I don’t want to talk about the Weather

It seems like all neurotypical people ever seem to want to do, is talk about the weather. After a training I did on autism at work, it was pointed out to me that I’m wrong about that. Here is some info for all you autistics out there: NT people don’t want to talk about the weather either.

I know, shocking. Considering just how much they go on about it. However, I have it on good authority that its some special social rule they know about, and there isn’t this voice “NGgggging” at the very thought of it, because they’re conditioned to use the topic as a conversational tool.

Obviously I’m being a little dramatic. Many autistic people understand this social norm and go along with it, and along with others for that matter, but it’s exhausting. If neither NT people or autistic people actually want to go through the ritual, why then does it seem more exhausting for autistics?

Lets increase our social nicety knowledge for a minute.

So there’s the weather. Good. We can both see there is weather, it’s glaringly obvious, its a social nicety. Got it. Okay, whats next… “Hey how are you?

A disarming question. My alexithymia prevents me from reading myself that quickly, but I’ll get back to you in abou… WRONG!

The answer was: “Fine, thanks, and you?

Okay… but that seems a little disingenuous right? Why ask a question so personal as a conversation starter? The answer is a lie right? The answer is always “Fine” right?

I find it upsetting that it’s socially appropriate to ask someone something as personal as how they are feeling, asking about their general well being and expecting them to say “Fine“. Whether they are or not. The truth isn’t important here. Knowing more about each other? Irrelevant. If you know each other a little better, it seems “tired” is also acceptable. This seems to be the polite way of saying “Actually my life is crumbling around me, but you don’t want to hear that…so, tired – yes tired.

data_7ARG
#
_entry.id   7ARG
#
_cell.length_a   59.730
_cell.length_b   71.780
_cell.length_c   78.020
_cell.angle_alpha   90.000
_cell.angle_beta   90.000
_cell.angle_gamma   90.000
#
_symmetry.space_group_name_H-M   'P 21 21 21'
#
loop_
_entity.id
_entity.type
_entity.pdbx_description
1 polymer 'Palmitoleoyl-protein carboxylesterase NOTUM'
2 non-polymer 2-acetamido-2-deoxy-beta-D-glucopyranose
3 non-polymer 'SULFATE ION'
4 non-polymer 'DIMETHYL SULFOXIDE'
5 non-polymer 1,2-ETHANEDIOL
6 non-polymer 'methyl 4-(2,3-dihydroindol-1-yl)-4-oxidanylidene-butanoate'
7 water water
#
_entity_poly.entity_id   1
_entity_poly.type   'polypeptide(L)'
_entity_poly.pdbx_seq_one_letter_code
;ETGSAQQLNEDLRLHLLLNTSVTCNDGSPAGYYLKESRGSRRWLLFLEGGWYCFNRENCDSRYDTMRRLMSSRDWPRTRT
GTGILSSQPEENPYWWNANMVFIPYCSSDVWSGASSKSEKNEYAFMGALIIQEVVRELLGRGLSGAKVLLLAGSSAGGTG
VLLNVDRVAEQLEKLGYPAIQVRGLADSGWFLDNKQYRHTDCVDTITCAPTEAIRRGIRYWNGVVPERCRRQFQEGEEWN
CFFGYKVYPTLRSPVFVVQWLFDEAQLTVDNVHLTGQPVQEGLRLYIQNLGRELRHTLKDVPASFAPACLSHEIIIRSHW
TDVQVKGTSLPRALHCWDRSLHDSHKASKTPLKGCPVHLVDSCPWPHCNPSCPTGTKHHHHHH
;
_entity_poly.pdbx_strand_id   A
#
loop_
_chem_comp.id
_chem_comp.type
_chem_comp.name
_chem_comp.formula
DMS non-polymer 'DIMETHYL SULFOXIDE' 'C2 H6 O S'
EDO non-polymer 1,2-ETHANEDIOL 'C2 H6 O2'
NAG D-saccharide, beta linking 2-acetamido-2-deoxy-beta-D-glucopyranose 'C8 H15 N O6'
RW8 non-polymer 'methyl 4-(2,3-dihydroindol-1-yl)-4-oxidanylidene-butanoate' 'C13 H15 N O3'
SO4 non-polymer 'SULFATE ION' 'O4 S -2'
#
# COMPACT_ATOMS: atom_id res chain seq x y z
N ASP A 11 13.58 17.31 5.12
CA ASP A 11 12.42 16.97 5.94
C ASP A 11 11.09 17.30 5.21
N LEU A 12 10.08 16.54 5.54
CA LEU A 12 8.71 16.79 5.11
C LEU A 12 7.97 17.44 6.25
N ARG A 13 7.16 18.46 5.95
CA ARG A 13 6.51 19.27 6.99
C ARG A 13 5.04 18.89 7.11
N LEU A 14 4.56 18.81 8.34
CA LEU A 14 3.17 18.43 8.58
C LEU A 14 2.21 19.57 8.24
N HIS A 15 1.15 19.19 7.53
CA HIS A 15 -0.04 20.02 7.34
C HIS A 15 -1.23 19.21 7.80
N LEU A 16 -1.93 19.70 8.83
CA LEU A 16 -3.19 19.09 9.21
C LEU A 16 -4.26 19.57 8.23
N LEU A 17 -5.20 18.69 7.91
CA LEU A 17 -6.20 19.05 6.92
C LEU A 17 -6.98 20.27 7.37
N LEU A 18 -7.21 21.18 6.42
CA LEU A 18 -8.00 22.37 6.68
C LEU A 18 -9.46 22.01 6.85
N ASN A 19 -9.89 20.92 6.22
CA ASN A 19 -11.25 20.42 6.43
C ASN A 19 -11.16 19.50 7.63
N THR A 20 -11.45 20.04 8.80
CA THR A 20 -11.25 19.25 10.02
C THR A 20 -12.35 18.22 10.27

But there’s more! “Hows the kids?“, “What have you been getting up to?“, “What are your plans for the weekend?” Why do we ask each other these things? I realise it could be argued that people actually care about each other but, let me ask this – In everyday life when people ask these questions (by all means think of yourself asking them, being asked them, or watching them being asked of other people, it doesn’t really matter), how often do you hear answers like:

My plans for the weekend? Well I was thinking of trying not to cry as much as I can about the absurdity of existing to please others. I’m hoping if I get drunk enough on Friday night I can sleep away much of Saturday, do it again, then wash enough pairs of knickers on Sunday to get me through the following week. What about you?

No, never. Because either your talking to me, in which case this is the kind of answer you may get, or you’re talking to someone who is more… socially aware. Someone who knows this isn’t the appropriate answer. Usually an NT person, or an autistic that knows how to mask.

Again I’m being dramatic. Even I know that one. With people I don’t know, the answer when feeling as above is “Acht, not much probably, and you?” Just as any person would answer.

It’s the same on Facebook, an absolute fear from the general public of sharing anything negative or real. Everything is sugar coated. All the bad things are polished or hidden or if something really bad happens, it’s used to highlight just how strong people are, and how they’ve developed their adversity into something positive!

I’m not buying it.

Another one that springs to mind: Why is it a social nicety to compliment people incessantly? All I hear is “Oh I love that top!” or “I love your haircut!“. Again, it could be argued that’s the truth right? That’s what they truly think?